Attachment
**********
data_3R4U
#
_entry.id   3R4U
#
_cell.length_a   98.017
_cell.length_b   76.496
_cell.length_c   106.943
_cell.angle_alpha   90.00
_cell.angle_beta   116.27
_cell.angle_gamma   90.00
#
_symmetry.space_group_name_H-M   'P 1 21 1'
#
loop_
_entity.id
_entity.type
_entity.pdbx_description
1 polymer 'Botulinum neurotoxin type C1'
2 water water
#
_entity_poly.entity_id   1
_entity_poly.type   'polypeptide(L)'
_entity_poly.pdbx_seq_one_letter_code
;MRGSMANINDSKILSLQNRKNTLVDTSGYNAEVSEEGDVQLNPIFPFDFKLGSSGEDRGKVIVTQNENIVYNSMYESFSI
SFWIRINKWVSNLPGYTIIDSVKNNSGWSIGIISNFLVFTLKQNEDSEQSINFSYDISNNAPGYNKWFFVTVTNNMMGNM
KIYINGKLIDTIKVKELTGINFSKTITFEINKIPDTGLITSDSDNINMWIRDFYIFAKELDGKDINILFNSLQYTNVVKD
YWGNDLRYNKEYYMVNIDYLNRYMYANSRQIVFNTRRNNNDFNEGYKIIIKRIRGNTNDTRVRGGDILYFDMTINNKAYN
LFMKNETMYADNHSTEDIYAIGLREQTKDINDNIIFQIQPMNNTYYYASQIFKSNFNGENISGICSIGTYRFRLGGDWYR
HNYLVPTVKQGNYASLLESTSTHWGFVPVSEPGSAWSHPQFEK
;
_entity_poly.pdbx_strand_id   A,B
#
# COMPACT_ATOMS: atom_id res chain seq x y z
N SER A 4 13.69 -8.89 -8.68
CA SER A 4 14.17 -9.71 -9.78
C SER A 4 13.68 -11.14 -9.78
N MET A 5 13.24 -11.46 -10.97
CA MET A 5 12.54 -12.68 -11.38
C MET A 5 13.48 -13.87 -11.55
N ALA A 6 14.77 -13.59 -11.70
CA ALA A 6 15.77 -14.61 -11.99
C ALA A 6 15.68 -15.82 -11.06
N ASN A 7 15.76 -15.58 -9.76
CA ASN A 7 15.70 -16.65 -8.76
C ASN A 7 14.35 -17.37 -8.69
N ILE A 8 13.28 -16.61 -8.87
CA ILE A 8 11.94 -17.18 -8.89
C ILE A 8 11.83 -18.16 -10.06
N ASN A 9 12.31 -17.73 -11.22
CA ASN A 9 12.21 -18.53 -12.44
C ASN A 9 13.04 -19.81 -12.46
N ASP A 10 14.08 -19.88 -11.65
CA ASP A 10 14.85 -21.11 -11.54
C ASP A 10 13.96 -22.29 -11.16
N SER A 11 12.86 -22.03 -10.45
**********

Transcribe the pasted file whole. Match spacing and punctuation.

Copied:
data_3R4U
#
_entry.id   3R4U
#
_cell.length_a   98.017
_cell.length_b   76.496
_cell.length_c   106.943
_cell.angle_alpha   90.00
_cell.angle_beta   116.27
_cell.angle_gamma   90.00
#
_symmetry.space_group_name_H-M   'P 1 21 1'
#
loop_
_entity.id
_entity.type
_entity.pdbx_description
1 polymer 'Botulinum neurotoxin type C1'
2 water water
#
_entity_poly.entity_id   1
_entity_poly.type   'polypeptide(L)'
_entity_poly.pdbx_seq_one_letter_code
;MRGSMANINDSKILSLQNRKNTLVDTSGYNAEVSEEGDVQLNPIFPFDFKLGSSGEDRGKVIVTQNENIVYNSMYESFSI
SFWIRINKWVSNLPGYTIIDSVKNNSGWSIGIISNFLVFTLKQNEDSEQSINFSYDISNNAPGYNKWFFVTVTNNMMGNM
KIYINGKLIDTIKVKELTGINFSKTITFEINKIPDTGLITSDSDNINMWIRDFYIFAKELDGKDINILFNSLQYTNVVKD
YWGNDLRYNKEYYMVNIDYLNRYMYANSRQIVFNTRRNNNDFNEGYKIIIKRIRGNTNDTRVRGGDILYFDMTINNKAYN
LFMKNETMYADNHSTEDIYAIGLREQTKDINDNIIFQIQPMNNTYYYASQIFKSNFNGENISGICSIGTYRFRLGGDWYR
HNYLVPTVKQGNYASLLESTSTHWGFVPVSEPGSAWSHPQFEK
;
_entity_poly.pdbx_strand_id   A,B
#
# COMPACT_ATOMS: atom_id res chain seq x y z
N SER A 4 13.69 -8.89 -8.68
CA SER A 4 14.17 -9.71 -9.78
C SER A 4 13.68 -11.14 -9.78
N MET A 5 13.24 -11.46 -10.97
CA MET A 5 12.54 -12.68 -11.38
C MET A 5 13.48 -13.87 -11.55
N ALA A 6 14.77 -13.59 -11.70
CA ALA A 6 15.77 -14.61 -11.99
C ALA A 6 15.68 -15.82 -11.06
N ASN A 7 15.76 -15.58 -9.76
CA ASN A 7 15.70 -16.65 -8.76
C ASN A 7 14.35 -17.37 -8.69
N ILE A 8 13.28 -16.61 -8.87
CA ILE A 8 11.94 -17.18 -8.89
C ILE A 8 11.83 -18.16 -10.06
N ASN A 9 12.31 -17.73 -11.22
CA ASN A 9 12.21 -18.53 -12.44
C ASN A 9 13.04 -19.81 -12.46
N ASP A 10 14.08 -19.88 -11.65
CA ASP A 10 14.85 -21.11 -11.54
C ASP A 10 13.96 -22.29 -11.16
N SER A 11 12.86 -22.03 -10.45